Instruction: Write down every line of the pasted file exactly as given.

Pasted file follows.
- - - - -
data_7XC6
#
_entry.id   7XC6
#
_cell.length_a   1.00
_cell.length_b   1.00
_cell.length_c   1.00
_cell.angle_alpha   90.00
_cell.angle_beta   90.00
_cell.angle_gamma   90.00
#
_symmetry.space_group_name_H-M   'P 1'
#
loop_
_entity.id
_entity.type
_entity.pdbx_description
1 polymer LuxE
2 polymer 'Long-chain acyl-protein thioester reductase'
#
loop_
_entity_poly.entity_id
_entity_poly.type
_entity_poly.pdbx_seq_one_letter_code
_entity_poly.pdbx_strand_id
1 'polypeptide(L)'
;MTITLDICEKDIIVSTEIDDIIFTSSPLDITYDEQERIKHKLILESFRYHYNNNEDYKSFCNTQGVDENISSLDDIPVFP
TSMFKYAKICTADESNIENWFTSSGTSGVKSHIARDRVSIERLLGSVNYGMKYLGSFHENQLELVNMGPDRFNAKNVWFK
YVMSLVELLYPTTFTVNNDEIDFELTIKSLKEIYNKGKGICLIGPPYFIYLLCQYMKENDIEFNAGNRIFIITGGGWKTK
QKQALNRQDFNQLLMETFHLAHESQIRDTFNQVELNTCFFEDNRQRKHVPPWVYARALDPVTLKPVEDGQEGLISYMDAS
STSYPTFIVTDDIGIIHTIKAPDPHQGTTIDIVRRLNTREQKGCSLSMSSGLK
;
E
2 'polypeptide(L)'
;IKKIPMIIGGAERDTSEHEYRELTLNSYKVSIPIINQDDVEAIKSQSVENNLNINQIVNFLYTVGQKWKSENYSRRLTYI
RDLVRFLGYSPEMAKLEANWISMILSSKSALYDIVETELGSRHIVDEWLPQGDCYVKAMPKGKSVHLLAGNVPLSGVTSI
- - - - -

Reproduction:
data_7XC6
#
_entry.id   7XC6
#
_cell.length_a   1.00
_cell.length_b   1.00
_cell.length_c   1.00
_cell.angle_alpha   90.00
_cell.angle_beta   90.00
_cell.angle_gamma   90.00
#
_symmetry.space_group_name_H-M   'P 1'
#
loop_
_entity.id
_entity.type
_entity.pdbx_description
1 polymer LuxE
2 polymer 'Long-chain acyl-protein thioester reductase'
#
loop_
_entity_poly.entity_id
_entity_poly.type
_entity_poly.pdbx_seq_one_letter_code
_entity_poly.pdbx_strand_id
1 'polypeptide(L)'
;MTITLDICEKDIIVSTEIDDIIFTSSPLDITYDEQERIKHKLILESFRYHYNNNEDYKSFCNTQGVDENISSLDDIPVFP
TSMFKYAKICTADESNIENWFTSSGTSGVKSHIARDRVSIERLLGSVNYGMKYLGSFHENQLELVNMGPDRFNAKNVWFK
YVMSLVELLYPTTFTVNNDEIDFELTIKSLKEIYNKGKGICLIGPPYFIYLLCQYMKENDIEFNAGNRIFIITGGGWKTK
QKQALNRQDFNQLLMETFHLAHESQIRDTFNQVELNTCFFEDNRQRKHVPPWVYARALDPVTLKPVEDGQEGLISYMDAS
STSYPTFIVTDDIGIIHTIKAPDPHQGTTIDIVRRLNTREQKGCSLSMSSGLK
;
E
2 'polypeptide(L)'
;IKKIPMIIGGAERDTSEHEYRELTLNSYKVSIPIINQDDVEAIKSQSVENNLNINQIVNFLYTVGQKWKSENYSRRLTYI
RDLVRFLGYSPEMAKLEANWISMILSSKSALYDIVETELGSRHIVDEWLPQGDCYVKAMPKGKSVHLLAGNVPLSGVTSI